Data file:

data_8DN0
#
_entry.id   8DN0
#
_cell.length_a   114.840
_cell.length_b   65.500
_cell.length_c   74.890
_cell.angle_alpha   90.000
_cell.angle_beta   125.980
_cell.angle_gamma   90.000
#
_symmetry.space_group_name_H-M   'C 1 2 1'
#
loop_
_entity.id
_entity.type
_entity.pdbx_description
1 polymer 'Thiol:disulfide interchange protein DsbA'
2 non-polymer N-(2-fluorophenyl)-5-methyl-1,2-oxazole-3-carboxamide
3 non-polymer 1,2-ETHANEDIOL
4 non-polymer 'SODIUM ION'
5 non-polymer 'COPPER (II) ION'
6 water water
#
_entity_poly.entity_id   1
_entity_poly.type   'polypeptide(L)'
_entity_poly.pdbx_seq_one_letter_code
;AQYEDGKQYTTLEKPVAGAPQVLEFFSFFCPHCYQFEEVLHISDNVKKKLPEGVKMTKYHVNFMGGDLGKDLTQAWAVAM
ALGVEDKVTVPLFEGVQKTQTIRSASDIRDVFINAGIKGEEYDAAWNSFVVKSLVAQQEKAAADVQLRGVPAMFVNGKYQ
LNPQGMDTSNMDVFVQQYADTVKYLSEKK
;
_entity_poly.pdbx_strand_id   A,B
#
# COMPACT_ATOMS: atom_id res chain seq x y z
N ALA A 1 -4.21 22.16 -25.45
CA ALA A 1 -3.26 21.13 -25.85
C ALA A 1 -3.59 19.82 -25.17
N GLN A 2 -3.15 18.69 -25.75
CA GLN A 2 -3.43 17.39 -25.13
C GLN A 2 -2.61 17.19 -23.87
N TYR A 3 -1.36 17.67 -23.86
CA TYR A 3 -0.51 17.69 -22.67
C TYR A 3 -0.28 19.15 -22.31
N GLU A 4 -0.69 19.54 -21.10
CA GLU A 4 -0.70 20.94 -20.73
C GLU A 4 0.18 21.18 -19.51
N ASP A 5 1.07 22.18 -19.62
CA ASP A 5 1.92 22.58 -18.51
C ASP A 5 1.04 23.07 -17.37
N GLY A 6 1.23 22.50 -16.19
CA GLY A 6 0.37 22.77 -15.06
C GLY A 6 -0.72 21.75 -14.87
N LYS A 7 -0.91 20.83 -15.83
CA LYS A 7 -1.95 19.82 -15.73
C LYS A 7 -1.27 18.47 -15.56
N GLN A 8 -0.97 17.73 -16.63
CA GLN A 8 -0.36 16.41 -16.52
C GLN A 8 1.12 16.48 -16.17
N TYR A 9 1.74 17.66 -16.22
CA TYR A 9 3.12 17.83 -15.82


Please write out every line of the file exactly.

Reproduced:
data_8DN0
#
_entry.id   8DN0
#
_cell.length_a   114.840
_cell.length_b   65.500
_cell.length_c   74.890
_cell.angle_alpha   90.000
_cell.angle_beta   125.980
_cell.angle_gamma   90.000
#
_symmetry.space_group_name_H-M   'C 1 2 1'
#
loop_
_entity.id
_entity.type
_entity.pdbx_description
1 polymer 'Thiol:disulfide interchange protein DsbA'
2 non-polymer N-(2-fluorophenyl)-5-methyl-1,2-oxazole-3-carboxamide
3 non-polymer 1,2-ETHANEDIOL
4 non-polymer 'SODIUM ION'
5 non-polymer 'COPPER (II) ION'
6 water water
#
_entity_poly.entity_id   1
_entity_poly.type   'polypeptide(L)'
_entity_poly.pdbx_seq_one_letter_code
;AQYEDGKQYTTLEKPVAGAPQVLEFFSFFCPHCYQFEEVLHISDNVKKKLPEGVKMTKYHVNFMGGDLGKDLTQAWAVAM
ALGVEDKVTVPLFEGVQKTQTIRSASDIRDVFINAGIKGEEYDAAWNSFVVKSLVAQQEKAAADVQLRGVPAMFVNGKYQ
LNPQGMDTSNMDVFVQQYADTVKYLSEKK
;
_entity_poly.pdbx_strand_id   A,B
#
# COMPACT_ATOMS: atom_id res chain seq x y z
N ALA A 1 -4.21 22.16 -25.45
CA ALA A 1 -3.26 21.13 -25.85
C ALA A 1 -3.59 19.82 -25.17
N GLN A 2 -3.15 18.69 -25.75
CA GLN A 2 -3.43 17.39 -25.13
C GLN A 2 -2.61 17.19 -23.87
N TYR A 3 -1.36 17.67 -23.86
CA TYR A 3 -0.51 17.69 -22.67
C TYR A 3 -0.28 19.15 -22.31
N GLU A 4 -0.69 19.54 -21.10
CA GLU A 4 -0.70 20.94 -20.73
C GLU A 4 0.18 21.18 -19.51
N ASP A 5 1.07 22.18 -19.62
CA ASP A 5 1.92 22.58 -18.51
C ASP A 5 1.04 23.07 -17.37
N GLY A 6 1.23 22.50 -16.19
CA GLY A 6 0.37 22.77 -15.06
C GLY A 6 -0.72 21.75 -14.87
N LYS A 7 -0.91 20.83 -15.83
CA LYS A 7 -1.95 19.82 -15.73
C LYS A 7 -1.27 18.47 -15.56
N GLN A 8 -0.97 17.73 -16.63
CA GLN A 8 -0.36 16.41 -16.52
C GLN A 8 1.12 16.48 -16.17
N TYR A 9 1.74 17.66 -16.22
CA TYR A 9 3.12 17.83 -15.82